Monday, November 1

You give me fever ...

Yes, I have yet another fever ... but not to worry, 'cos this time it's US Presidential election fever! (And just how sexy does that sound? Not in the least bit!)

This is largely in response to Simon's post on his blog (a good friend) about an Opinion poll on the election. I've been tracking the polls for some weeks now and at the latest look these polls show the following ...

CNN/USA Today/Gallup: Bush 46% Kerry 48%
CBS/NY Times: Bush 49% Kerry 46%
ABC/Washington Post: Bush 48% Kerry 48%

As Simon pointed point in his blog, these polls all carry a small but significant margin of error meaning that such marginal leads actually give very little indication of who might win and in any case two of the polls put the two different candidates ahead, whilst the other has them level!

Also, one must take into account the electoral college system. Basically, each of the 50 states have a number of electoral college votes; these are distributed to each state according to the number of federal representatives from that state (Senators - 2 from each state and Congressmen - according to population). The state of Delaware thus has 3 electoral college votes whilst California has 55. The Presidential election is thus a series of mini contests in each state; and if the candidate wins the state (except in Maine & Nebraska) he wins all their electoral votes. In the 2004 election, the winning candidate must have received a majority of the electoral votes (270 votes in 2004) This can be achieved without receiving a majority of the popular vote - which was the situation in 2000. And it's especially likely when the race is tight!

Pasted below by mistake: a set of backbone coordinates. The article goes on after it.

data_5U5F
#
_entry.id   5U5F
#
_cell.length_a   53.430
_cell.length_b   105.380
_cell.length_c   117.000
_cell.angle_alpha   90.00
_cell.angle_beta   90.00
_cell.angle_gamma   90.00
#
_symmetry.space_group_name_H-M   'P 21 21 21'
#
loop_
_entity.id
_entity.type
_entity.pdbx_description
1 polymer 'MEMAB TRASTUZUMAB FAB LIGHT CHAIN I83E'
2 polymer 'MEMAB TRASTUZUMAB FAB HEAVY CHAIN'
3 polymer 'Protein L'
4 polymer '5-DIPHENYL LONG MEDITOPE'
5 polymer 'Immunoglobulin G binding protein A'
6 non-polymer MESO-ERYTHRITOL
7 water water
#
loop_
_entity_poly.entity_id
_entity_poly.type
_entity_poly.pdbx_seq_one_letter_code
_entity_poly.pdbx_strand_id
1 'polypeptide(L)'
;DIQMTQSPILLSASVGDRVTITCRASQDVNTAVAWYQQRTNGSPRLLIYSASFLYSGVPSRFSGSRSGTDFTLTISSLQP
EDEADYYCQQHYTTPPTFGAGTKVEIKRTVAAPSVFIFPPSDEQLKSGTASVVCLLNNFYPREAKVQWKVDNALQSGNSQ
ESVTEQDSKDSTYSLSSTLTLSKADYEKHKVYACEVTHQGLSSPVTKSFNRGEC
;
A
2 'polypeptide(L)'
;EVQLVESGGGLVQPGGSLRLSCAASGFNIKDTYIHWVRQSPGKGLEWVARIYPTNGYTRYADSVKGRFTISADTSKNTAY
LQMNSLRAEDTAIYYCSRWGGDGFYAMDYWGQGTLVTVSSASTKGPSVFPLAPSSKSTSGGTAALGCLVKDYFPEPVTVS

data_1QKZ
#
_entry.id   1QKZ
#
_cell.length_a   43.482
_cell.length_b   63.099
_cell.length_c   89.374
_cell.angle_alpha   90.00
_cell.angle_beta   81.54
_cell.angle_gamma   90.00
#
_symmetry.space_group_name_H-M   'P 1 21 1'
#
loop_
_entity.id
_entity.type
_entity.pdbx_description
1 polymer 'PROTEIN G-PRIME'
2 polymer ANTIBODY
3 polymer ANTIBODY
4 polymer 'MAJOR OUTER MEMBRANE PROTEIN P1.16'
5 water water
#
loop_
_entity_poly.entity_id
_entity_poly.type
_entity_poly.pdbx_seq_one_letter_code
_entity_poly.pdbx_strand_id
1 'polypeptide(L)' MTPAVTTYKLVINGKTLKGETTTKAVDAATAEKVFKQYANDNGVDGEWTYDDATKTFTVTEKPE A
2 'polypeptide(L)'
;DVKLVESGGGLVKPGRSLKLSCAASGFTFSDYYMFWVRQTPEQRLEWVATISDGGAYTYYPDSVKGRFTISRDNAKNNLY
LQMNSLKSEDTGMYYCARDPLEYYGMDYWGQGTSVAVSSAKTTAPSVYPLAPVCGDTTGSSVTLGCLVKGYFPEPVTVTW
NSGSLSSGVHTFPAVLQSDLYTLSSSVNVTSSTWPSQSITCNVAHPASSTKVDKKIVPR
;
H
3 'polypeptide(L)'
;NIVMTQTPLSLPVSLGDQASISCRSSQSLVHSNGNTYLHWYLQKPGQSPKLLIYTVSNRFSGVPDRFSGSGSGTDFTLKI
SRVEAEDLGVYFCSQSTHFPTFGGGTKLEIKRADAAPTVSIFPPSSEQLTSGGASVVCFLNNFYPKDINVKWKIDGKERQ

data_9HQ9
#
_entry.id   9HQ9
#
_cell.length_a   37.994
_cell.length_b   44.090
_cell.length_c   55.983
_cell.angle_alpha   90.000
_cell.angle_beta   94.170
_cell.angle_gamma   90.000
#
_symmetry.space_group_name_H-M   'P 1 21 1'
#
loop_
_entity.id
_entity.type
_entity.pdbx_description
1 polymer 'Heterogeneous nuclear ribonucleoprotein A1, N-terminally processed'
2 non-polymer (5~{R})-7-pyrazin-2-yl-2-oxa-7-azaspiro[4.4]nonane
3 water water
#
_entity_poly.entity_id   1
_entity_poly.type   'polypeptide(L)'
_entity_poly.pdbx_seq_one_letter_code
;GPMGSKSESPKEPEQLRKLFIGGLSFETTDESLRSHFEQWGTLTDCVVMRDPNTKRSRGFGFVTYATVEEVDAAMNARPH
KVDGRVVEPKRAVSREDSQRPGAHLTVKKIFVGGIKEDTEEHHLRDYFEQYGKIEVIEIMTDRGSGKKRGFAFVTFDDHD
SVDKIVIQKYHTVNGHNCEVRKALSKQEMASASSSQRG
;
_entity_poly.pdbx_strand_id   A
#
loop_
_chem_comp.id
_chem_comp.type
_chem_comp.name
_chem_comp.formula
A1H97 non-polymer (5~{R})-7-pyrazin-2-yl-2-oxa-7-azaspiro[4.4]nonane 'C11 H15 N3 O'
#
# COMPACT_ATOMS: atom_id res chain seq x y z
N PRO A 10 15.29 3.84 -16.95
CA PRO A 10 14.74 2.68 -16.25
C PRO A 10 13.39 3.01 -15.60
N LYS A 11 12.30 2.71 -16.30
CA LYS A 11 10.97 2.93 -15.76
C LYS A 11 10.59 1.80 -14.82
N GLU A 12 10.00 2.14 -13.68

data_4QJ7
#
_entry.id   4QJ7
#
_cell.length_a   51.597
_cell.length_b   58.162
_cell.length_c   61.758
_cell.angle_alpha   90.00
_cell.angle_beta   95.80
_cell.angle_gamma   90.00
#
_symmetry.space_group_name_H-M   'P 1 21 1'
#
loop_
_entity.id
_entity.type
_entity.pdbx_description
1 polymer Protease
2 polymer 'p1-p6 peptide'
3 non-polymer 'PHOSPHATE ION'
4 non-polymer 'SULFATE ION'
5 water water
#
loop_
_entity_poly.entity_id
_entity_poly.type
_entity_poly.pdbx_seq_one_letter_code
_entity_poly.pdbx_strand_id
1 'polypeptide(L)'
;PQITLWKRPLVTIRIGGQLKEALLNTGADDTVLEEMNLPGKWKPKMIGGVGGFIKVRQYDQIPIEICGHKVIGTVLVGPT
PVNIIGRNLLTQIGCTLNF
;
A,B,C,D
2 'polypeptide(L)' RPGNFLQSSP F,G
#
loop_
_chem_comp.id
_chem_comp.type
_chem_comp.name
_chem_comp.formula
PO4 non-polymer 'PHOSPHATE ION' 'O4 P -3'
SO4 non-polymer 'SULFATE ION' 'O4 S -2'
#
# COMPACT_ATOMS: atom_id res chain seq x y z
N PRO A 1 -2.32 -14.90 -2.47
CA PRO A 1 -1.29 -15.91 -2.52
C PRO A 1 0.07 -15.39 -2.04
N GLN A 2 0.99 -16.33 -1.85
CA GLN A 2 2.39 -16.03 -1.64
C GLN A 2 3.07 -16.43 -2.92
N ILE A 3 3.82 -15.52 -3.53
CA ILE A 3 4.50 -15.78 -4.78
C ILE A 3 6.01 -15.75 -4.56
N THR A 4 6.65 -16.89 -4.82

However, some researchers at the Washington Post have come up with 33 different scenarios with 11 swing states (the ones not clearly tied to supporting either candidate) voting different ways that would result in both candidates achieving 269 electoral votes! In this situation, the House of Representatives (lower chamber - like the House of Commons) would choose the President - they would probably choose Bush; however, the vice-President would be chosen by the Senate and there is a distinct possibility they could choose John Edwards, Kerry's running mate. This would be an extraordinary situation in modern times - America's used to having different political parties being in control of Congress, the Senate and the White House, but to have such an ideological division between the President and his deputy would make for a very interesting political landscape.

Anyway, for a political animal like me, it makes it absolutely fascinating ... hence why I'm staying up to watch the coverage as the results come in! I like Simon, suspect that Bush will clinch it ... incumbency is a significant strength, unless you're widely perceived to have had an absolutely disastrous time in the White House, or been so distracted by international affairs, that domestic issues have been forgotten (like George Bush Snr.!) Both Bush and Kerry appeal brilliantly to those who are like-minded and so this is very much a battle for the middle ground ... I think this is reflected in the incredibly tight polls and whatever happens, it's going to be very close ...


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